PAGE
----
The City of Broomfield is re-examining its prairie dog policy after a plague die off in the Great Western Reservoir Open Space.
In mid-March, Broomfield Public Health Officials announced that a local prairie dog colony had contracted the plague and died off. This was at least the second time in a decade that the Great Western Open Space had to be closed because of plague-infested rodents. The city is now reconsidering its prairie dog policy, specifically concerning resettlement efforts.
It is no secret that the Denver metro area is seeing a boom in both residential and commercial real estate development. Before developers can begin their projects, they must relocate prairie dog colonies on their land. In Broomfield, many of these relocated prairie dogs find their way to the Great Western Reservoir Open Space.
The city’s Open Space and Trails Advisory Committee held a hearing in early April to decide how to move forward. The committee considered a number of changes to the city’s prairie dog policy, including dusting the open space for fleas, placing a moratorium on resettlement efforts, and even locating a second location for prairie dog resettlement.
Current Colorado Parks and Wildlife (CPW) policy is to wait a full year before introducing any additional prairie dogs into the Great Western Reservoir Open Space. It makes little sense to introduce additional prairie dogs into a plague infested area, but without additional steps, it is likely that the area will see more plague infestations down the road.
A 2009 plague incident in the Great Western Reservoir Open Space killed almost 100 percent of the area’s prairie dogs. After almost a decade of relocation efforts, another plague incident led to a mass die off. Critics wonder whether relocation is even worth it given the inevitability of plague infestation.
The problem is exacerbated by the fact that Broomfield doesn’t always know when prairie dogs are resettled. A private developer recently pled guilty to illegally removing prairie dogs from a construction site at the corner of Midway and Lowell boulevards. Permitless prairie dog resettlement presents a real danger to the community, especially if developers secretly relocate colonies into known plague areas. Some residents were angry to hear that the developer was only fined $1,000.
“That is not a deterrent,” area resident Dottie Rawsky said. “It’s ridiculous. It’s encouraging other developers to do the very same thing.”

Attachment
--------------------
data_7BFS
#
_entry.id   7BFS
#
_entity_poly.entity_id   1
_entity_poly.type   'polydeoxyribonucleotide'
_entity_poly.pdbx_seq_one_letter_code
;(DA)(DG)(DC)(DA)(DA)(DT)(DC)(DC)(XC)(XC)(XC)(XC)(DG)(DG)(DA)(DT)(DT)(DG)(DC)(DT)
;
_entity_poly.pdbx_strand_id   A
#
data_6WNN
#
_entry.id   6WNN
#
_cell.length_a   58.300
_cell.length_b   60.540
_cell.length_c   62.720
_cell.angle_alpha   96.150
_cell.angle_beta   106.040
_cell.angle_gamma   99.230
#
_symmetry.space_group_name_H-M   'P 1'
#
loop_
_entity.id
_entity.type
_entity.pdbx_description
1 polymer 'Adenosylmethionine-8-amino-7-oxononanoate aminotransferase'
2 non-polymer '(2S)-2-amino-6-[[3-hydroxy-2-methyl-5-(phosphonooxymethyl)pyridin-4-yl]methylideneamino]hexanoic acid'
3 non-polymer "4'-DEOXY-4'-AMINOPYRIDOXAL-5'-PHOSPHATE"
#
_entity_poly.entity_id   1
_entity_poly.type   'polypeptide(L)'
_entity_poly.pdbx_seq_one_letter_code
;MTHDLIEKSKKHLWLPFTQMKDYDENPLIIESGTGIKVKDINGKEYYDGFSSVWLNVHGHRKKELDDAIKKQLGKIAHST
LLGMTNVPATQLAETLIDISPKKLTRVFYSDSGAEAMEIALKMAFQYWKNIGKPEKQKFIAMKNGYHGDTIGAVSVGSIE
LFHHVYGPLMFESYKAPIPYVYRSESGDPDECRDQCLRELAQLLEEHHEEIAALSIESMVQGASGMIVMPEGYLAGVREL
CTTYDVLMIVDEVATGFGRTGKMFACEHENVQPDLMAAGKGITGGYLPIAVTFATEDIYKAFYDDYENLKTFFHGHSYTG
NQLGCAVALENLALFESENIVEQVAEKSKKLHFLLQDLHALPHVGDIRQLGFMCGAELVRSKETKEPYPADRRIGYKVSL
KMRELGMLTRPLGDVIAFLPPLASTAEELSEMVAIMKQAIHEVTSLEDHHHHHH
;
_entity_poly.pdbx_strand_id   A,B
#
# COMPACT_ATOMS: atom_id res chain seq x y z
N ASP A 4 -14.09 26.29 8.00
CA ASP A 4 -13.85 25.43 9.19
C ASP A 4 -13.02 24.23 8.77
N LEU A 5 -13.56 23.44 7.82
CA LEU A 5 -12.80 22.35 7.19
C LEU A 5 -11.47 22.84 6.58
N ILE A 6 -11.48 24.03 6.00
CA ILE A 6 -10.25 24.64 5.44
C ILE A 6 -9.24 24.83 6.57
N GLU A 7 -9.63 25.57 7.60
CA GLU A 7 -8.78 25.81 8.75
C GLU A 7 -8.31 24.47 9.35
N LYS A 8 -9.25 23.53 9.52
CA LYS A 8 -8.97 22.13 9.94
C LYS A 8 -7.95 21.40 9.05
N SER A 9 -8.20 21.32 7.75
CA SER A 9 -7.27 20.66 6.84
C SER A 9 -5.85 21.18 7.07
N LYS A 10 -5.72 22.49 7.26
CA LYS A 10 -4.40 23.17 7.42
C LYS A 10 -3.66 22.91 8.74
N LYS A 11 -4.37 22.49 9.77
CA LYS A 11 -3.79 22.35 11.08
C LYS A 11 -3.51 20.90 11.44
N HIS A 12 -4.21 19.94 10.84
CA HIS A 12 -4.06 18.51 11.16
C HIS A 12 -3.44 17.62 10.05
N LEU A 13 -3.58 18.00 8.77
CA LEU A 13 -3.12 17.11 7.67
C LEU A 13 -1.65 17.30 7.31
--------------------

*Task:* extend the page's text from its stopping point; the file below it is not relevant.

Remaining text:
After hours of testimony and public comment, Broomfield’s Open Space and Trails Advisory Committee voted to move forward with a few policy changes. They will continue to re-examine the Great Western prairie dog site for potential 2017 resettlements while also looking for a second site. They are going to survey prairie dog populations in the area, and continue to coordinate with public health officials and Colorado Parks and Wildlife on combatting the plague.
Scientists in Fort Collins are in the final stages of developing a vaccine to mitigate these sorts of plague incidents. CPW officials testified that they are looking to involve Broomfield in the vaccine’s trials.
Broomfield’s prairie dog policy has been guided since 2003 by the Broomfield Policies for Prairie Dog Conservation and Management. All city employees and private developers are required to abide by the policy, which is divided into three tiers.
Tier one dictates that land owners/users are to make every effort to relocate prairie dogs to a city-approved site. However, with the closure of the Great Western prairie dog site, there are currently no approved resettlement locations in Broomfield. Since it is against the law to relocate prairie dogs across county lines, Broomfield developers have few tier one options.
Tier two calls for prairie dogs to to be taken to a “wildlife recovery program.” In recent years, prairie dogs taken to these centers have been used as ferret and raptor food.
As a last resort, tier three allows for extermination using aluminum phosphide and carbon monoxide cartridges.
Moving forward, Broomfield is going to have a difficulty abiding by these policies. The city is currently without a viable relocation site and wildlife recovery programs are unlikely to accept potentially plague-ridden rodents. That leaves extermination as the only truly viable option, which doesn’t sit well with many in the community.